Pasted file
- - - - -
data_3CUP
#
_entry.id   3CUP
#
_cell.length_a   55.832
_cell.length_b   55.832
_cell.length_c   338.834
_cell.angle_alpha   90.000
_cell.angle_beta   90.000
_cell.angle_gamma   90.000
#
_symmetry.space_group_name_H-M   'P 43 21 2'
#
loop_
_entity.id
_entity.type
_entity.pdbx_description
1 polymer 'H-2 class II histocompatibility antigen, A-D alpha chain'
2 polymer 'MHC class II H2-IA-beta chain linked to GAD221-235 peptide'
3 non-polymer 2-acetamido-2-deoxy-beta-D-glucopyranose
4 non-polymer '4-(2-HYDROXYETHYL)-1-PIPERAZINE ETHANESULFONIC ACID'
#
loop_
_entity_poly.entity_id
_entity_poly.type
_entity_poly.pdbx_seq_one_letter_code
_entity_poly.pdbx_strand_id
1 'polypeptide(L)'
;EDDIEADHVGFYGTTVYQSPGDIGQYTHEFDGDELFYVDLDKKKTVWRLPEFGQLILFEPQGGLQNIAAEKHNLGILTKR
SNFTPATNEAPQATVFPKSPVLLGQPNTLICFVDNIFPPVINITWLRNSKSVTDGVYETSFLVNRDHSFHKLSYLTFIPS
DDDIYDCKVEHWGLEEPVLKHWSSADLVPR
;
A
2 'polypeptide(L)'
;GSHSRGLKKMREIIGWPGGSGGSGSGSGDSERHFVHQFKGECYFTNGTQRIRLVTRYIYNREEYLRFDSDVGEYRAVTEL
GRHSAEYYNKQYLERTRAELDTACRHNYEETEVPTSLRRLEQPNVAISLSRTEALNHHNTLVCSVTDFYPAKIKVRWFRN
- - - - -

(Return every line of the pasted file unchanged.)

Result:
data_3CUP
#
_entry.id   3CUP
#
_cell.length_a   55.832
_cell.length_b   55.832
_cell.length_c   338.834
_cell.angle_alpha   90.000
_cell.angle_beta   90.000
_cell.angle_gamma   90.000
#
_symmetry.space_group_name_H-M   'P 43 21 2'
#
loop_
_entity.id
_entity.type
_entity.pdbx_description
1 polymer 'H-2 class II histocompatibility antigen, A-D alpha chain'
2 polymer 'MHC class II H2-IA-beta chain linked to GAD221-235 peptide'
3 non-polymer 2-acetamido-2-deoxy-beta-D-glucopyranose
4 non-polymer '4-(2-HYDROXYETHYL)-1-PIPERAZINE ETHANESULFONIC ACID'
#
loop_
_entity_poly.entity_id
_entity_poly.type
_entity_poly.pdbx_seq_one_letter_code
_entity_poly.pdbx_strand_id
1 'polypeptide(L)'
;EDDIEADHVGFYGTTVYQSPGDIGQYTHEFDGDELFYVDLDKKKTVWRLPEFGQLILFEPQGGLQNIAAEKHNLGILTKR
SNFTPATNEAPQATVFPKSPVLLGQPNTLICFVDNIFPPVINITWLRNSKSVTDGVYETSFLVNRDHSFHKLSYLTFIPS
DDDIYDCKVEHWGLEEPVLKHWSSADLVPR
;
A
2 'polypeptide(L)'
;GSHSRGLKKMREIIGWPGGSGGSGSGSGDSERHFVHQFKGECYFTNGTQRIRLVTRYIYNREEYLRFDSDVGEYRAVTEL
GRHSAEYYNKQYLERTRAELDTACRHNYEETEVPTSLRRLEQPNVAISLSRTEALNHHNTLVCSVTDFYPAKIKVRWFRN